The Impact of Food Waste
US Restaurants generate between 22 and 33 billion pounds of food waste every year. This results in an enormous environmental impact, and a big dent to profit margins. All that waste adds up. In fact, the restaurant industry throws away $25 billion worth of food every year.
The EPA estimates that food waste is the single largest category in any given landfill. This translates to a big strain on the environment. Believe it or not, food waste is directly responsible for generating a potent greenhouse gas.
In landfills, which are tightly packed, there’s no oxygen to help food matter break down. That means the nutrients from the wasted food can’t go back into soil. Instead, surrounded by garbage and plastic waste, the trapped food rots and produces methane gas.
With so much food waste in landfills, you can see why it’s such a major source of methane gas in our atmosphere.
Let’s Look at an Example
Waste stretches beyond the physical item you’re throwing in the trash. For example, let’s look at the journey of a head of lettuce.
First, all the resources required to produce it are wasted. Consider the energy, water, fertilizer, equipment and labor that takes to produce each ingredient, and the same for any packaging required. Next, add in the space it took up in the crop. Also, think about the gas and labor required to transport it first to your vendor, then to your restaurant. Don’t forget the amount of time your staff spent taking inventory and prepping the ingredient!
Once it goes bad, factor in the cost for waste removal, and all that goes into processing it when it arrives at the dump. As you can see, tossing that limp iceberg lettuce is really just, well, the tip of the Waste Iceberg. In addition to the wasted resources and food miles, you’re basically throwing cash into the trash.
What Can You Do?
The good news? Much of this waste is avoidable. Investing effort in better waste-reduction practices means a bigger return for your bottom line and for the planet. A recent study confirms that when restaurants prioritize taking action to prevent food waste, they save an average of $7-8 for every single $1 invested.
Here are five tips to help your restaurant reduce waste for healthier profits and a healthier earth.
1. Leverage Data to Identify Waste at the Source
It may seem obvious, but the first step in preventing waste is understanding where the waste is coming from.
The right solution should fully integrate your POS with your inventory management system. That will allow you to log food waste both on the POS (automatically updating quantities on hand) and in the solution itself (completing the tracking for items that are thrown away before they’re even sold). This integration also lets you see which dishes guests are ordering (and which they aren’t). Then, you can correlate that data with, say, the profitability of a particular dish.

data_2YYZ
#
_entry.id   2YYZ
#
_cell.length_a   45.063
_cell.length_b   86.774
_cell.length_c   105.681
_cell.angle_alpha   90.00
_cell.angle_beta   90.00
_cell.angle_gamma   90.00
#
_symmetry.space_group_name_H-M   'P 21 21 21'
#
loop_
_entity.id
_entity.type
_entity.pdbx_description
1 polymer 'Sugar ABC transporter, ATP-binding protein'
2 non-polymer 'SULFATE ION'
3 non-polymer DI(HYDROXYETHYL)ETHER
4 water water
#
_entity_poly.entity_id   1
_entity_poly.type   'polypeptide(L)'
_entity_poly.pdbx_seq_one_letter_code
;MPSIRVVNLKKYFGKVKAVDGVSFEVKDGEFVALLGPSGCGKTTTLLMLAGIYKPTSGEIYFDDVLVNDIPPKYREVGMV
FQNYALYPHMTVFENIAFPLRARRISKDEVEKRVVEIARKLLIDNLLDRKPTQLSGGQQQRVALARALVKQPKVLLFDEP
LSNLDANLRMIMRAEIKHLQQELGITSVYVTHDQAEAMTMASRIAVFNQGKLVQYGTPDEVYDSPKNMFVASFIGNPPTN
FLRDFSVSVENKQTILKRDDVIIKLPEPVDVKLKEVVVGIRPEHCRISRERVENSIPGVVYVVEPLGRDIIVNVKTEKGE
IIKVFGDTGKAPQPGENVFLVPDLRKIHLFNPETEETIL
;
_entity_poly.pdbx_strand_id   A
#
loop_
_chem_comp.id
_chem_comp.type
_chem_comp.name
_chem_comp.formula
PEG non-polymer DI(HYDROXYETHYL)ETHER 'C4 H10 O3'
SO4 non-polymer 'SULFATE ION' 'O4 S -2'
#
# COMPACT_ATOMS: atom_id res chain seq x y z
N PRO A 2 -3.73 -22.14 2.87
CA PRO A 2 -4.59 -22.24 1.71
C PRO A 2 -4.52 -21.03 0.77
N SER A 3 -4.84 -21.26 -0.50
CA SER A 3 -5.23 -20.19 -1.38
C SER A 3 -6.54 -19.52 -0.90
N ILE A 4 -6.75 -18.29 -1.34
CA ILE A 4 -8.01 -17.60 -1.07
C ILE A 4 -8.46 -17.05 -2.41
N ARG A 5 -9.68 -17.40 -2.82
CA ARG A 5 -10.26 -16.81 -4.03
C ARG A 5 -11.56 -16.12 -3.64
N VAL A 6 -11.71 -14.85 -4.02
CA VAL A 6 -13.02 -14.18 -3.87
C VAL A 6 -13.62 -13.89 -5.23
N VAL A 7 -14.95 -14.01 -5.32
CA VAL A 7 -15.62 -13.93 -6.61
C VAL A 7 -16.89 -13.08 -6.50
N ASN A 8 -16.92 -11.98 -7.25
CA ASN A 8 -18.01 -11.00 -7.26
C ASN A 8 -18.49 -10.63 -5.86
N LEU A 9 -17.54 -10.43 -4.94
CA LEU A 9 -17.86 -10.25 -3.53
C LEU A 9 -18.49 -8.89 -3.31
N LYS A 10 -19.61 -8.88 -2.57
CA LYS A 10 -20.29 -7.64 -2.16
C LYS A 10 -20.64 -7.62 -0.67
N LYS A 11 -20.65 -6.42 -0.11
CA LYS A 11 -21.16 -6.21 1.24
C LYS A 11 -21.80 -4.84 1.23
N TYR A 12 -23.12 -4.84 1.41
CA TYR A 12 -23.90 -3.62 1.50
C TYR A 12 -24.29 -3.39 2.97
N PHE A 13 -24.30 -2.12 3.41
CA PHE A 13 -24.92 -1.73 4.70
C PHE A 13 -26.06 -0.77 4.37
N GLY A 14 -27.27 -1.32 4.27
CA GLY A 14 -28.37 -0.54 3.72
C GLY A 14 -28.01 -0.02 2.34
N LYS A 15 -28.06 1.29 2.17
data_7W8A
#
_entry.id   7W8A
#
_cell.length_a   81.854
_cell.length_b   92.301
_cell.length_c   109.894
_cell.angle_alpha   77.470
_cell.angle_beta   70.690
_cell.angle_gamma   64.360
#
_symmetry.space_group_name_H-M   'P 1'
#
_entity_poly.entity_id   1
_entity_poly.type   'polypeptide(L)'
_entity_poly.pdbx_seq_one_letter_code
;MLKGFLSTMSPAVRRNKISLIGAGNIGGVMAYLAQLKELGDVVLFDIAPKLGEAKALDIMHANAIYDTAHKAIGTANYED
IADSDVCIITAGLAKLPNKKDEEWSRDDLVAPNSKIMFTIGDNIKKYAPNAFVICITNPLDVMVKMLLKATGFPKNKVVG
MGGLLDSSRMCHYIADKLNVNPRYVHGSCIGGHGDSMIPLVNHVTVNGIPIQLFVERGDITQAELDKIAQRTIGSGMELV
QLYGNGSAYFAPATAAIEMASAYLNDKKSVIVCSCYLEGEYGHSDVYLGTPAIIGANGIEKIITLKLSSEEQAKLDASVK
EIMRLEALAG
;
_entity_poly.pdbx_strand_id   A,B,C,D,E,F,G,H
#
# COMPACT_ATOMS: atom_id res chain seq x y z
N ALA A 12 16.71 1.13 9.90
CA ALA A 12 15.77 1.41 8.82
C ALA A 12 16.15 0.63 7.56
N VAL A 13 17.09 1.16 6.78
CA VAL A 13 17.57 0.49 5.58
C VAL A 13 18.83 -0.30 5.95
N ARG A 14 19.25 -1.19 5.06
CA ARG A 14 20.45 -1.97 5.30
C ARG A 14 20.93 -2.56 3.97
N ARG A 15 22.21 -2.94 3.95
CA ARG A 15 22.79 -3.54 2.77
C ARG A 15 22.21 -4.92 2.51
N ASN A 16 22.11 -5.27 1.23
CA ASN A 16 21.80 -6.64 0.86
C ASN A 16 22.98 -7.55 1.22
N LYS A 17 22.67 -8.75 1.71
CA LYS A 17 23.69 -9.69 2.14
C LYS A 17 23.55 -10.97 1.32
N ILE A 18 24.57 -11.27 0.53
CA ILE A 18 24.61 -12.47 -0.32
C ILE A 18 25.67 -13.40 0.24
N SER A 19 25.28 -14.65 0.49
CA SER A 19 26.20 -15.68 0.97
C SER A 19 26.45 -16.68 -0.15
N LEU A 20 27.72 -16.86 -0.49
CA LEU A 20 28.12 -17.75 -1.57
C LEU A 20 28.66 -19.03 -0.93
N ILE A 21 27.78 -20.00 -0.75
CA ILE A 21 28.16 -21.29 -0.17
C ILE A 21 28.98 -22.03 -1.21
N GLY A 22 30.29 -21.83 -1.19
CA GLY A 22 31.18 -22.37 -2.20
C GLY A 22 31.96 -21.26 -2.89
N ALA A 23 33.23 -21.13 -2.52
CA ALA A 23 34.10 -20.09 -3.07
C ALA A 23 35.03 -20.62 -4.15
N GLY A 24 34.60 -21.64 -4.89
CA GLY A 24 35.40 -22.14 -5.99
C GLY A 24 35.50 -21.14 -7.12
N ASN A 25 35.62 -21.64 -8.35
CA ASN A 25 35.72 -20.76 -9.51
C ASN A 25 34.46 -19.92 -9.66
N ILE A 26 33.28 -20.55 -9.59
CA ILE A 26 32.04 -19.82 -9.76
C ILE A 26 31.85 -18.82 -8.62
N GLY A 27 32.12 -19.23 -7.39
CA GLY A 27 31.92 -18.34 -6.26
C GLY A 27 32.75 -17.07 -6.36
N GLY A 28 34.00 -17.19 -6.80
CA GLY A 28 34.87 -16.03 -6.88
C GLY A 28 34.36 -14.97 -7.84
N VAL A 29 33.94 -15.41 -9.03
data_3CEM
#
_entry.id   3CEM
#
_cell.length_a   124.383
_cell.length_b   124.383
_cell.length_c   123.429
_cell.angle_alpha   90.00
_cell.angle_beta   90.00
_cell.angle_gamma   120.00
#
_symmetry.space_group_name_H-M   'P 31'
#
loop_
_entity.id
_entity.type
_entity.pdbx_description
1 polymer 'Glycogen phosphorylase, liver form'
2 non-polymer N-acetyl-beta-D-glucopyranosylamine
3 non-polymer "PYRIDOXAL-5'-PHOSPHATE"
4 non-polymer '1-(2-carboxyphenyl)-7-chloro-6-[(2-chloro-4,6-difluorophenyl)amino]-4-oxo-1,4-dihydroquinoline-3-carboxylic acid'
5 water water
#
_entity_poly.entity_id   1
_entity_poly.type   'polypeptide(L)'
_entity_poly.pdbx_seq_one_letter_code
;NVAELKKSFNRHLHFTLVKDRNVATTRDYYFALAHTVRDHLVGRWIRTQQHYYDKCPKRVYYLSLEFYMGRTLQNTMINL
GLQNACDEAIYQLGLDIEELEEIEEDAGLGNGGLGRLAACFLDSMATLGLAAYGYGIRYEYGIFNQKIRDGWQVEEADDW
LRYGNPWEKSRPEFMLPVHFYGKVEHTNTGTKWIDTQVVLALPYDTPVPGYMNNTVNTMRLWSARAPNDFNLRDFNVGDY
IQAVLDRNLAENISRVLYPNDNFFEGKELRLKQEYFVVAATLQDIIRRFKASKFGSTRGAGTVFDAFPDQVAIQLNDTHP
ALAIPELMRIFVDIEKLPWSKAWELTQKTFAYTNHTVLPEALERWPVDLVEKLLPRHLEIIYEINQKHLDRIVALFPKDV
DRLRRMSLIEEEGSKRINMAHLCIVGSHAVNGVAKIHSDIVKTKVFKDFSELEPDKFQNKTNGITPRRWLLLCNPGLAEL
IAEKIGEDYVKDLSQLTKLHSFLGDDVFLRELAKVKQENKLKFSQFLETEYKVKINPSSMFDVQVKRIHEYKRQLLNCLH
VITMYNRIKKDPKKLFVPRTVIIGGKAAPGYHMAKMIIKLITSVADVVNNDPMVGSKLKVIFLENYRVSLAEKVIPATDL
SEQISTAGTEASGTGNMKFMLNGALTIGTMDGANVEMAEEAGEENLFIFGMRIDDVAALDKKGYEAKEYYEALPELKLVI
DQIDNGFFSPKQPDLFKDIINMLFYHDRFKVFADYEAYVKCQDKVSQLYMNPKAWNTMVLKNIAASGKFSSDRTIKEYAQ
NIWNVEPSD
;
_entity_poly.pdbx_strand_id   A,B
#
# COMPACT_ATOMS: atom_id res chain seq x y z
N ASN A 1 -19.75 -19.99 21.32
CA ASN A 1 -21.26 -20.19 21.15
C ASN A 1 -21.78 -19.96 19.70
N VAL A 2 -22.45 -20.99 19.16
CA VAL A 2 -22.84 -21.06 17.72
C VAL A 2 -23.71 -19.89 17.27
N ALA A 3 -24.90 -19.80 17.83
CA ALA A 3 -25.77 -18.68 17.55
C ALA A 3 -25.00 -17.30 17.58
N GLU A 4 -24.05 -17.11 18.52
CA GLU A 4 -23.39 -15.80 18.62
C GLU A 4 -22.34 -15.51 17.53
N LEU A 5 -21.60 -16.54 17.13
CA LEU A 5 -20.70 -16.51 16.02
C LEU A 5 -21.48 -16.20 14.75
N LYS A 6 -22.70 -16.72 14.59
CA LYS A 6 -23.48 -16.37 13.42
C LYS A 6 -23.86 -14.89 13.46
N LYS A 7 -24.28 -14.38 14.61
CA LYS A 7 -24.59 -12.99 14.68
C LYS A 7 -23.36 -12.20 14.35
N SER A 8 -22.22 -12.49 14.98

With complete and accurate data flowing through the systems, you’ll gain great insights, so you can make more informed decisions.
The key is having up-to-date, complete and accurate data to identify trends and isolate the problem areas with confidence. You’ll gain valuable insight into where you can make changes. With this information, you can maximize your savings, and minimize your costs and environmental impact.
2. Understand the Trends and Optimize Your Menu
Are there certain menu items your guests don’t usually finish? This could suggest your portion size is off. Take another look at the recipe and adjust it accordingly. You can also consider investing in smaller plates, so the smaller portions still look and feel generous.
Similarly, do you find one ingredient is consistently expiring before it’s used? Perhaps too much is ordered all at once. Or, maybe that the ingredient is only used in an unpopular menu item.
Again, technology can help here. The right recipe and menu engineering tool helps you identify these trends (and others), so you can optimize your menu. Plus, you can tweak (or remove) dishes that are unpopular or unprofitable, or those that use niche ingredients.
3. Track Vendor Performance to Limit Waste From Inaccurate Deliveries
Many restaurants end up paying for things they didn’t order. Or, they pay for something that wasn’t delivered at all. This results in scrambling to purchase what was needed, or ending up with a surplus of ingredients without a purpose. What a recipe for wasted time and wasted food! It all comes down to a simple but frequent error when tracking deliveries.